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From "Min Zhou (JIRA)" <j...@apache.org>
Subject [jira] [Comment Edited] (TAJO-283) Add Table Partitioning
Date Mon, 23 Dec 2013 18:40:52 GMT

    [ https://issues.apache.org/jira/browse/TAJO-283?page=com.atlassian.jira.plugin.system.issuetabpanels:comment-tabpanel&focusedCommentId=13855821#comment-13855821
] 

Min Zhou edited comment on TAJO-283 at 12/23/13 6:40 PM:
---------------------------------------------------------

[~jihoonson]
That's absolutely a good question!
I have thought about this problem. Firstly, we should figure out how large the number of partitions
is acceptable. From my experience, MySQL works well if we insert thousands of rows in a time,
even tens of thousands are still acceptable. But if the order of magnitude grows to hundreds
of thousands , even millions or more, MySQL would be very slow when inserting&retrieving
those records. 
When we are using HASH partition,  since we can defined the buckets number of hash function,
I think the number is under control. Normally it should be tens or hundreds . For RANGE and
LIST partition,  it works as well due to the partitions is enumerable. The worst situation
I think is when we are using  COLUMN partitions on a table,  which is quite similar with hive's
dynamic partition list below.
{noformat}
CREATE TABLE dst_tbl (key int, value string) PARTITIONED BY (col1 string, col2 it) AS
SELECT key, value,  col1, col2 FROM src_tbl
{noformat}
Query users always have no knowledge about this table's  value distribution. If the table
is with high cardinality (a.k.a with so many distinct values), that should be a disaster for
the below area
1. The number of files/directories on hdfs would be very large, big pressure for HDFS namenode's
memory
2. As you mentioned, this would be a big problem for catalog.

Acutally, due to the above reasons. In Alibaba.com, my previous employer, which has one of
the largest single hadoop cluster in the world, we disabled dynamic partitioning.  I think
 you should run into the same problem when you are using column partitioning.  I don't know
why you guys decide to support such feature, could you give me some background about it? How
can we benefit from column partitions?

[~hyunsik]
It's good to know tajo will support indexes.  I saw the binary search tree index in the branch.
 Actually, I am considering about adding lucene index into tajo, through which we can implements
an online BA system on the top of tajo like senseidb.  We can do group by aggregations on
billions of rows with only a few milliseconds.  If I implement it, we can put tajo into production
in linkedin, my current employer.  

[~hyunsik] [~jihoonson] 
Thank you. Merry Christmas!

Min
  


was (Author: coderplay):
[~jihoonson]
That's absolutely a good question!
I have thought about this problem. Firstly, we should figure out how large the number of partitions
is acceptable. From my experience, MySQL works well if we insert thousands of rows in a time,
even tens of thousands are still acceptable. But if the order of magnitude grows to hundreds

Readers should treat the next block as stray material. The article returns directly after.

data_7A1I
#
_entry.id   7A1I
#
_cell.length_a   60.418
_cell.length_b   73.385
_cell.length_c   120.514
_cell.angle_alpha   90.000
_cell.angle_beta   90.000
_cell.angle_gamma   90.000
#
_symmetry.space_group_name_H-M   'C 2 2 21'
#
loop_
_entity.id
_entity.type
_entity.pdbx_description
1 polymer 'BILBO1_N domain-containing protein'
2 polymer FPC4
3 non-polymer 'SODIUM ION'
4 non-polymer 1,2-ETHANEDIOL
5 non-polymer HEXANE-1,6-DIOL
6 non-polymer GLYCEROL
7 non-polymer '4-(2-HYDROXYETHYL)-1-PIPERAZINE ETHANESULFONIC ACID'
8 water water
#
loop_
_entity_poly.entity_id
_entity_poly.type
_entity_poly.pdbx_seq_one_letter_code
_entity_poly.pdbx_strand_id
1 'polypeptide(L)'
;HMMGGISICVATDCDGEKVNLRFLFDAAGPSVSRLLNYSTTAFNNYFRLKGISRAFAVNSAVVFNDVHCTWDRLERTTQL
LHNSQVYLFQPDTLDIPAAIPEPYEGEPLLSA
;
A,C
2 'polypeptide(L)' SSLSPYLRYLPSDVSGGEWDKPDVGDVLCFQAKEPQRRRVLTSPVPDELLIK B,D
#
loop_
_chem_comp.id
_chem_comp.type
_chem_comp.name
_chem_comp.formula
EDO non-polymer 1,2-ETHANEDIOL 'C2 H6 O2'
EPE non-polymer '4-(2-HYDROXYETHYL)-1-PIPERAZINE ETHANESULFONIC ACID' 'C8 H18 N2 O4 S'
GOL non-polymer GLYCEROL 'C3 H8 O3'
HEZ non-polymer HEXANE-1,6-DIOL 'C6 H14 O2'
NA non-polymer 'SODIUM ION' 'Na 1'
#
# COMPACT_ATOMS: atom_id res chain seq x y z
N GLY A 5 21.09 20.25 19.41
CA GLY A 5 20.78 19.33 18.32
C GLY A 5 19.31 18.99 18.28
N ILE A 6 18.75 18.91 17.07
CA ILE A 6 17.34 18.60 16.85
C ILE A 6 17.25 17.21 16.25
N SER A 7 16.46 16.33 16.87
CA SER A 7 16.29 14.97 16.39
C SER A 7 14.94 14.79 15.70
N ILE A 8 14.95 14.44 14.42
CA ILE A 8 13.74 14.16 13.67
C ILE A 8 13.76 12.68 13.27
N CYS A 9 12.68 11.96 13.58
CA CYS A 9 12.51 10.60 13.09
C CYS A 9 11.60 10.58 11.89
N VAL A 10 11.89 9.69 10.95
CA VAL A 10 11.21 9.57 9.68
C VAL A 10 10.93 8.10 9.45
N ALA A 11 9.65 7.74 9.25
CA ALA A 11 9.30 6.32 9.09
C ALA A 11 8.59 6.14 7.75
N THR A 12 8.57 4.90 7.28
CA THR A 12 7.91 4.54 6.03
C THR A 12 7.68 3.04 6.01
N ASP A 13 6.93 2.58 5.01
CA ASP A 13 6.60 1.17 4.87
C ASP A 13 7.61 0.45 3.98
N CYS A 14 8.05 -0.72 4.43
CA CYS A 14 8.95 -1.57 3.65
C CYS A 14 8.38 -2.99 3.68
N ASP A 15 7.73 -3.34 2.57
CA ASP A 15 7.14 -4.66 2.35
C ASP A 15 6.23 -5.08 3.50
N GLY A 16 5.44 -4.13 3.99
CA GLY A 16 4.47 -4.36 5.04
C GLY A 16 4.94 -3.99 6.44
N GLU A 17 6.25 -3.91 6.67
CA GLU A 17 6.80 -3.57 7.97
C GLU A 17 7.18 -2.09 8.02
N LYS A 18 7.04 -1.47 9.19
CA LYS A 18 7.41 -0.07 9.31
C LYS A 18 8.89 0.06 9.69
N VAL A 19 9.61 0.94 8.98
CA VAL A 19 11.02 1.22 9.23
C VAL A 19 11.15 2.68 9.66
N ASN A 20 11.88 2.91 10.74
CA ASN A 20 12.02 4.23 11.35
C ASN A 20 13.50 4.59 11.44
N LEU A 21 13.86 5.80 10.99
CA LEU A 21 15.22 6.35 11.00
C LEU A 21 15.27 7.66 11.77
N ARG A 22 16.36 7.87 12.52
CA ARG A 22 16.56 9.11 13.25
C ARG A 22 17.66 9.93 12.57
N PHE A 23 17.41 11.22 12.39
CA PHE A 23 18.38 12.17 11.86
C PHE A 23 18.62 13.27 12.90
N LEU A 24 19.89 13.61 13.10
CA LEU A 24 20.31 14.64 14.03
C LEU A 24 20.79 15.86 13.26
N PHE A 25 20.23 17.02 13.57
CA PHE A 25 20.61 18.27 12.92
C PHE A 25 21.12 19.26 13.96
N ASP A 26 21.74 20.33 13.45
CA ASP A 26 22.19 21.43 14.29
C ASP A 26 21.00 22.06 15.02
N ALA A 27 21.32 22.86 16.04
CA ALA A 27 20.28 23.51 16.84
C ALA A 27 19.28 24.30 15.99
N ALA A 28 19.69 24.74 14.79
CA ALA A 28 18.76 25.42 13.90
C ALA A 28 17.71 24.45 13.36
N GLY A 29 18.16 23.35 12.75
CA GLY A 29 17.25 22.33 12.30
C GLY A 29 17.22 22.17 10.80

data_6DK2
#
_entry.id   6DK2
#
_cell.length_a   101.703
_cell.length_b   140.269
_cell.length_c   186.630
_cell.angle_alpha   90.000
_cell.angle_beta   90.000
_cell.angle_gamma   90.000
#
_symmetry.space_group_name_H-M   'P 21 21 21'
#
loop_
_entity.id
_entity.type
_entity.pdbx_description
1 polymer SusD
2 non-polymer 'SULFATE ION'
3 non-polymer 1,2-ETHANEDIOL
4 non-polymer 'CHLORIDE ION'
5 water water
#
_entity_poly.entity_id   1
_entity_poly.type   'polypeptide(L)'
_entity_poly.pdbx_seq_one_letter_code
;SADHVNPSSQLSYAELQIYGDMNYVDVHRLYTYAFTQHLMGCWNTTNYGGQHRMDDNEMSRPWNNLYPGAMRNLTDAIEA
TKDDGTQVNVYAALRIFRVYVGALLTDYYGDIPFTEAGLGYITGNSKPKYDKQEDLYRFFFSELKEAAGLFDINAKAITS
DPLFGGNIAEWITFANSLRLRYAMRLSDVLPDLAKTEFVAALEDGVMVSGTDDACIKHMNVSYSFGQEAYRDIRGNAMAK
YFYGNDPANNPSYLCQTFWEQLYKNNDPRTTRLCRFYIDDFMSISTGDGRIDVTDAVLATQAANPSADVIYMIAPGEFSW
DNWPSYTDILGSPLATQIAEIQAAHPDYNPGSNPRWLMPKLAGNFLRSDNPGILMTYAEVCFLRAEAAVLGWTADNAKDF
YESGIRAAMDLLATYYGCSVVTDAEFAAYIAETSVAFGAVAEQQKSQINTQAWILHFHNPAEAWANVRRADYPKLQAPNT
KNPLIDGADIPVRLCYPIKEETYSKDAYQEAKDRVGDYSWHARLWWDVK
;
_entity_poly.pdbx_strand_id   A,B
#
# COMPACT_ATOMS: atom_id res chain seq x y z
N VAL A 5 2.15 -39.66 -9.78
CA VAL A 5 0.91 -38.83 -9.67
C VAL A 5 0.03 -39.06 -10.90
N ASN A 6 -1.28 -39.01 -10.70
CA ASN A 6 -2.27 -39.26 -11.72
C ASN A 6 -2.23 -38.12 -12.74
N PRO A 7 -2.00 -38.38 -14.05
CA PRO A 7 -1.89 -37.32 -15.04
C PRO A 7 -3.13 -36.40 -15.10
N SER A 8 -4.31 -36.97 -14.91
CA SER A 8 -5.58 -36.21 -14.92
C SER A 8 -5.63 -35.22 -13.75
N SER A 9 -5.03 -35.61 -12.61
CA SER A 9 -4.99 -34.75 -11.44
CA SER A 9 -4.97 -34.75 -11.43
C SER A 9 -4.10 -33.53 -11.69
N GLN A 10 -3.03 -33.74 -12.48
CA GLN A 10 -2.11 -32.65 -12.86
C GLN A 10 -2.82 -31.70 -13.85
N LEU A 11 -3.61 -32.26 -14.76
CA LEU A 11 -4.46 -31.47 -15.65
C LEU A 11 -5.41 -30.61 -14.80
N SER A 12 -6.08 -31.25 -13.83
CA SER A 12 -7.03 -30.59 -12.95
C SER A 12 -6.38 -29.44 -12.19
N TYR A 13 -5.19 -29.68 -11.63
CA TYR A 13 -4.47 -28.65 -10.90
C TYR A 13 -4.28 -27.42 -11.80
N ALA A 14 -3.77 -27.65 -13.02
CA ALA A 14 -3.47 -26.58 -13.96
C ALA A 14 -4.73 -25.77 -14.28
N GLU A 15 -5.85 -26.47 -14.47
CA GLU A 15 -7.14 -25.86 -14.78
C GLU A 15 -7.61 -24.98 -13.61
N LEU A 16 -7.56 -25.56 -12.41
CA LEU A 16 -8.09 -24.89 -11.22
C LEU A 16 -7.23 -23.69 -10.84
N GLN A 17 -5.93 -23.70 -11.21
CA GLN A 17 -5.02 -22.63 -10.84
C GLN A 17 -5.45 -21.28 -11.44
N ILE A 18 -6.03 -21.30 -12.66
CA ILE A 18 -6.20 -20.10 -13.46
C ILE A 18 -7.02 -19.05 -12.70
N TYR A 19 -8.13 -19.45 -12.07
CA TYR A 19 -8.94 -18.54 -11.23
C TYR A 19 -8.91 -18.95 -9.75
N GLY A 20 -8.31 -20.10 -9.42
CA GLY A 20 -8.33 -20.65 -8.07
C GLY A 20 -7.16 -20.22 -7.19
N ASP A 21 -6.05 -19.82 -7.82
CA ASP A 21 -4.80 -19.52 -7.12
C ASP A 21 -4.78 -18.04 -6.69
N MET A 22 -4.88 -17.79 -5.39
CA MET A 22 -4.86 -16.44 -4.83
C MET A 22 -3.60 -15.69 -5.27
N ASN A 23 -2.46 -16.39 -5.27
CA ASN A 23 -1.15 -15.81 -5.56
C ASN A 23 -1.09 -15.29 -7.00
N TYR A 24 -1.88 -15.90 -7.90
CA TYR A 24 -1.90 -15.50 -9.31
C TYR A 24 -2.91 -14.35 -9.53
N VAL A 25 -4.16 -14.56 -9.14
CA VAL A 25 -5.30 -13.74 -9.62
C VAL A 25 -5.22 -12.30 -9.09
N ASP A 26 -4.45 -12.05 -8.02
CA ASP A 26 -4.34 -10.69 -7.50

of thousands , even millions or more, MySQL would be very slow when inserting&retrieving
those records. 
When we are using HASH partition,  since we can defined the buckets number of hash function,
I think the number is under control. Normally it should be tens or hundreds . For RANGE and
LIST partition,  it works as well due to the partitions is enumerable. The worst situation
I think is when we are using  COLUMN partitions on a table,  which is quite similar with hive's
dynamic partition list below.
{noformat}
CREATE TABLE dst_tbl (key int, value string) PARTITIONED BY (col1 string, col2 it) AS
SELECT key, value,  col1, col2 FROM src_tbl
{noformat}
Query users always have no knowledge about this table's  value distribution. If the table
is with high cardinality (a.k.a with so many distinct values), that should be a disaster for
the below area
1. The number of files/directories on hdfs would be very large, big pressure for HDFS namenode's
memory
2. As you mentioned, this would be a big problem for catalog.

Acutally, due to the above reasons. In Alibaba.com, my previous employer, which has one of
the largest single hadoop cluster in the world, we disabled dynamic partitioning.  I think
 you should run into the same problem when you are using column partitioning.  I don't know
why you guys decide to support such feature, could you give me some background about it? How
can we benefit from column partitions?

[~hyunsik]
It's good to know tajo will support indexes.  I saw the binary search tree index in the branch.
 Actually, I am considering about adding lucene index into tajo, through which we can implements
an online BA system on the top of tajo like senseidb.  We can do aggregations on billions
of rows with only a few milliseconds.  If I implement it, we can put tajo into production
in linkedin, my current employer.  

[~hyunsik] [~jihoonson] 
Thank you. Merry Christmas!

Min
  

> Add Table Partitioning
> ----------------------
>
>                 Key: TAJO-283
>                 URL: https://issues.apache.org/jira/browse/TAJO-283
>             Project: Tajo
>          Issue Type: New Feature
>          Components: catalog, physical operator, planner/optimizer
>            Reporter: Hyunsik Choi
>            Assignee: Hyunsik Choi
>             Fix For: 0.8-incubating
>
>
> Table partitioning gives many facilities to maintain large tables. First of all, it enables
the data management system to prune many input data which are actually not necessary. In addition,
it gives the system more optimization  opportunities  that exploit the physical layouts.
> Basically, Tajo should follow the RDBMS-style partitioning system, including range, list,
hash, and so on. In order to keep Hive compatibility, we need to add Hive partition type that
does not exists in existing DBMS systems.



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